PERFUME BOTTLES, AUTOCHROME, LUMIERE BROS, BURLINGTON
November 14, 2010
How do vintage perfume bottles lead to an historic Lumiere Brothers factory in Burlington Vermont? Follow me.
Vintage perfume bottle, photo © Liza Cowan 2010.
Yesterday I stopped by to chat with my friend Mary Heinrich Aloi at her wonderful antique store, Vintage Inspired Antiques/Whistle Stop Antiques, on Flynn Avenue in Burlington. I went to discuss business but I cant help looking around her packed- to- the- gills shop whenever I stop by. I spied some antique vintage perfume bottles. Not only were they beautiful, but I'm kind of a perfume nut.
I bought a few bottles and carried them back to my store, not to sell but to photograph, and to delight in the lingering scent of Bandit by the infamous perfumer Germaine Cellier, and whatever delightful aromas might be waiting in the other bottles.
In addition to Bandit I found Tabu, Geoffrey Beene and the alluring Private Collection 1973 by Estee Lauder.
I set up the bottles in many different configurations, with the sunlight changing as I went. The next one, along with the one at the top, are my favorites. The bottles have a strange sensuality, evoking not just their scent, but a presence bestowed by the somewhat anthropomorpic shape of the glass itself.
Two Perfume Bottles,Estee Lauder Private Collection and unknown, photo @Liza Cowan 2010.Available online at small equals store
These photographs reminded me of the work of a photo secessionist artist, but I couldn't remember who, so I went on a little cyber hunt to see what might be lurking in the back of my visual memory.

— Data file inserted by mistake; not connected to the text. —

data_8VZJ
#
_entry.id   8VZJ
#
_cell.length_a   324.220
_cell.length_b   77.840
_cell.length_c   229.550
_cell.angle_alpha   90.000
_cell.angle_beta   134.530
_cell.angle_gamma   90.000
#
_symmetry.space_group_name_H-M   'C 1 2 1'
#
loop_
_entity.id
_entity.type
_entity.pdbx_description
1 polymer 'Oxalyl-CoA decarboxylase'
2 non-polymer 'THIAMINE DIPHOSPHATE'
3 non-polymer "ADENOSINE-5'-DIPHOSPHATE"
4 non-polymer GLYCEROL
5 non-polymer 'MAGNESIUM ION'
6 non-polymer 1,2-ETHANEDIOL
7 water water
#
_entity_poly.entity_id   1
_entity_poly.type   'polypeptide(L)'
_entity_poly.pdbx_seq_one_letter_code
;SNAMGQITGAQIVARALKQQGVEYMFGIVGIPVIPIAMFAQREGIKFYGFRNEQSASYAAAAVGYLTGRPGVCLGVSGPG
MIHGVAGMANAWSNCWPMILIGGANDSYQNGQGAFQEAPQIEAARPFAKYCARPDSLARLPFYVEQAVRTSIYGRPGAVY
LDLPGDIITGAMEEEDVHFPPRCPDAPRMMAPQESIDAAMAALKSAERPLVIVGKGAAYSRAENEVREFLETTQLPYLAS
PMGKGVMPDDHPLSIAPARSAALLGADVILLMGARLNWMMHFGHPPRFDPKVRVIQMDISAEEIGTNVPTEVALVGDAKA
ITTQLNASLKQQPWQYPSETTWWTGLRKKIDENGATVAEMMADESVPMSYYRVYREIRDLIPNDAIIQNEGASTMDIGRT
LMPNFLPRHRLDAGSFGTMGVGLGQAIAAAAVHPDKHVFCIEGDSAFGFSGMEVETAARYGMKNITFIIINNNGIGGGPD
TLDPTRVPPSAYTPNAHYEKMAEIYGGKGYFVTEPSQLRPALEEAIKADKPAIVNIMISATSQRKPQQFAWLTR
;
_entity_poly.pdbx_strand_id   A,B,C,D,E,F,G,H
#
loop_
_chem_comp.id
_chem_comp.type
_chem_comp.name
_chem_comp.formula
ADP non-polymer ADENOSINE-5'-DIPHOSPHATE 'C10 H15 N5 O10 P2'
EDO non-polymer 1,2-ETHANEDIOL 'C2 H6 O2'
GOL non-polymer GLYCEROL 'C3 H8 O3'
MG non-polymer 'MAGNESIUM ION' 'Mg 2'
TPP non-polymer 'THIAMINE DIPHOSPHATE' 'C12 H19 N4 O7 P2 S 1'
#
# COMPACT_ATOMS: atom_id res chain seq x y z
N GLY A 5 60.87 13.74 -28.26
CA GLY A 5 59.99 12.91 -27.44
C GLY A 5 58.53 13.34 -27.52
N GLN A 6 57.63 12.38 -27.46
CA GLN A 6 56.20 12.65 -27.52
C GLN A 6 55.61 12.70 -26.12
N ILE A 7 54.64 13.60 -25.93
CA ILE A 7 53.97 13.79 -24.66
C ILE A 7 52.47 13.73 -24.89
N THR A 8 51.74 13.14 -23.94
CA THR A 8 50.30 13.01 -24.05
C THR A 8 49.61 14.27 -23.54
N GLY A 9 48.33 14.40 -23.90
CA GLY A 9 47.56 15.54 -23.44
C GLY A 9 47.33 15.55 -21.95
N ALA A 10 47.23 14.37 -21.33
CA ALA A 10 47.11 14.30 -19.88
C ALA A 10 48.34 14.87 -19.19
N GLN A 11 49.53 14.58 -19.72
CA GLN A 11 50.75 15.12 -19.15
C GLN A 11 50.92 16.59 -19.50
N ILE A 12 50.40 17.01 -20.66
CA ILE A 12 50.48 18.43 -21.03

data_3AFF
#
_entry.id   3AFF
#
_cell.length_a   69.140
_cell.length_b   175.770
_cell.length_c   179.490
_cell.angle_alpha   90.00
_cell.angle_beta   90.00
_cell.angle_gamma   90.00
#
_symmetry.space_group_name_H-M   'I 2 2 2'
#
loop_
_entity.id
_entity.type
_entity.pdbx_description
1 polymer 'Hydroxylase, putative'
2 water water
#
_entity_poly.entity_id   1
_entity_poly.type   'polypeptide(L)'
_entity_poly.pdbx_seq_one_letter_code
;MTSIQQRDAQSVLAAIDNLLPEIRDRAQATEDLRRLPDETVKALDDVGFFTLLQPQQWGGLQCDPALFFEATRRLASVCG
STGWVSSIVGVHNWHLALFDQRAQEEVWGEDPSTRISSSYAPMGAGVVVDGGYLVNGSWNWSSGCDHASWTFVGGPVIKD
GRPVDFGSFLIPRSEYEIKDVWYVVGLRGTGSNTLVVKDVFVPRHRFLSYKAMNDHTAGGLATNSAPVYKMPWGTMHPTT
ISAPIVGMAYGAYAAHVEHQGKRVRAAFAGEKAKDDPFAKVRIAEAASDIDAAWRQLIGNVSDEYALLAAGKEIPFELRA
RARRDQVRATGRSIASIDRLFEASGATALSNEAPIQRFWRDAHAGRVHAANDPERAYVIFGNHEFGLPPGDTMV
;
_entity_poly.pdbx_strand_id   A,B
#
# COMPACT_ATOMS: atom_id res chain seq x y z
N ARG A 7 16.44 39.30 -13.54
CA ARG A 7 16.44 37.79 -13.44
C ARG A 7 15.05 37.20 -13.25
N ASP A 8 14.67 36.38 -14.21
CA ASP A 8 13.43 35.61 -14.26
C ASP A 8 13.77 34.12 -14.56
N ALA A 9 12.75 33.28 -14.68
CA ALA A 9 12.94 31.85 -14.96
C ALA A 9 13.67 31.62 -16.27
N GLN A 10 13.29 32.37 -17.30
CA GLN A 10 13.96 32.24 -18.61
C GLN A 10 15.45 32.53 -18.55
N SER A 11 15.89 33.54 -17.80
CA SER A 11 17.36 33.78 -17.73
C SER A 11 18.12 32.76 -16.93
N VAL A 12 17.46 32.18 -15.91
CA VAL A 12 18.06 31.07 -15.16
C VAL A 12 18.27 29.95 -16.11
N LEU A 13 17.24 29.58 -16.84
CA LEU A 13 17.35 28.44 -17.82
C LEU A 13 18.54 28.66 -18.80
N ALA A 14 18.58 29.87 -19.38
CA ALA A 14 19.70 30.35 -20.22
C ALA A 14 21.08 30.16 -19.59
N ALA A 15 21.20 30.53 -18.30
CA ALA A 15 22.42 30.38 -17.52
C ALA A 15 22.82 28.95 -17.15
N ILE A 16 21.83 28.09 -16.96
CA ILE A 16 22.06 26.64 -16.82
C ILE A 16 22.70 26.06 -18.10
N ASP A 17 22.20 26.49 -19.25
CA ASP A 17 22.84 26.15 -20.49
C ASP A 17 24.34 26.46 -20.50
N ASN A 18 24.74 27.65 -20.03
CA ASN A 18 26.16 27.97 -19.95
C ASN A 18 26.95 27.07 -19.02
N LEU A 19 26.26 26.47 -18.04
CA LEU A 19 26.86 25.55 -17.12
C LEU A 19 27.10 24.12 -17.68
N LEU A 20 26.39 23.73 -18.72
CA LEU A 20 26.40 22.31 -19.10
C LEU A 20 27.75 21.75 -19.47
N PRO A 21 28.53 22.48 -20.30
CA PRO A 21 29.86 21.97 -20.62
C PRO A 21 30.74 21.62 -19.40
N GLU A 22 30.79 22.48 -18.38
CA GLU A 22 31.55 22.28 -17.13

Heinrich Kuhn, Still Life with Glasses, 1914, Brown pigment
Heinrich Kuhn, Austrian photographer. 1866-1944. Worked initially with the multi-gum bichromate process, and platinum and oil transfer prints, In 1907 he met up with Alfred Stieglitz and Edward Steichen, and they began experimenting with the new process developed by the Lumiere Bros, the Autochrome.
Here's a Kuhn Autochrome.
Heinrich Kühn, Miss Mary and Edeltrude at the Hill Crest, ca. 1910, autochrome
How does this lead to Burlington Vermont? It's a little known fact that the Lumiere Bros. set up a factory to make autochrome plates in Burlington Vermont. The factory was here in Burlington for about ten years, starting around 1902. And where was the plant? In the very building, or at least on the very spot - because the original factory building burned down - on Flynn Avenue where I bought my perfume bottles at Vintage Inspired Antiques/Whistle Stop Antiques.
Want to know more ? Use these links to get you started.
Germaine Cellier from the blog Perfume Shrine
Bandit from the blog Perfume Shrine
Heinrich Kuhn and Lumiere from the blog The Blue Lantern
Heinrich Kuhn, Lumiere, Steichen, Steiglitz from the blog Venetian Red
more about Kuhn from the blog The Blue Lantern
Lumiere in Burlington from Photo-Era Magazine 1907
about Autochrome from Rhode Island Historical Society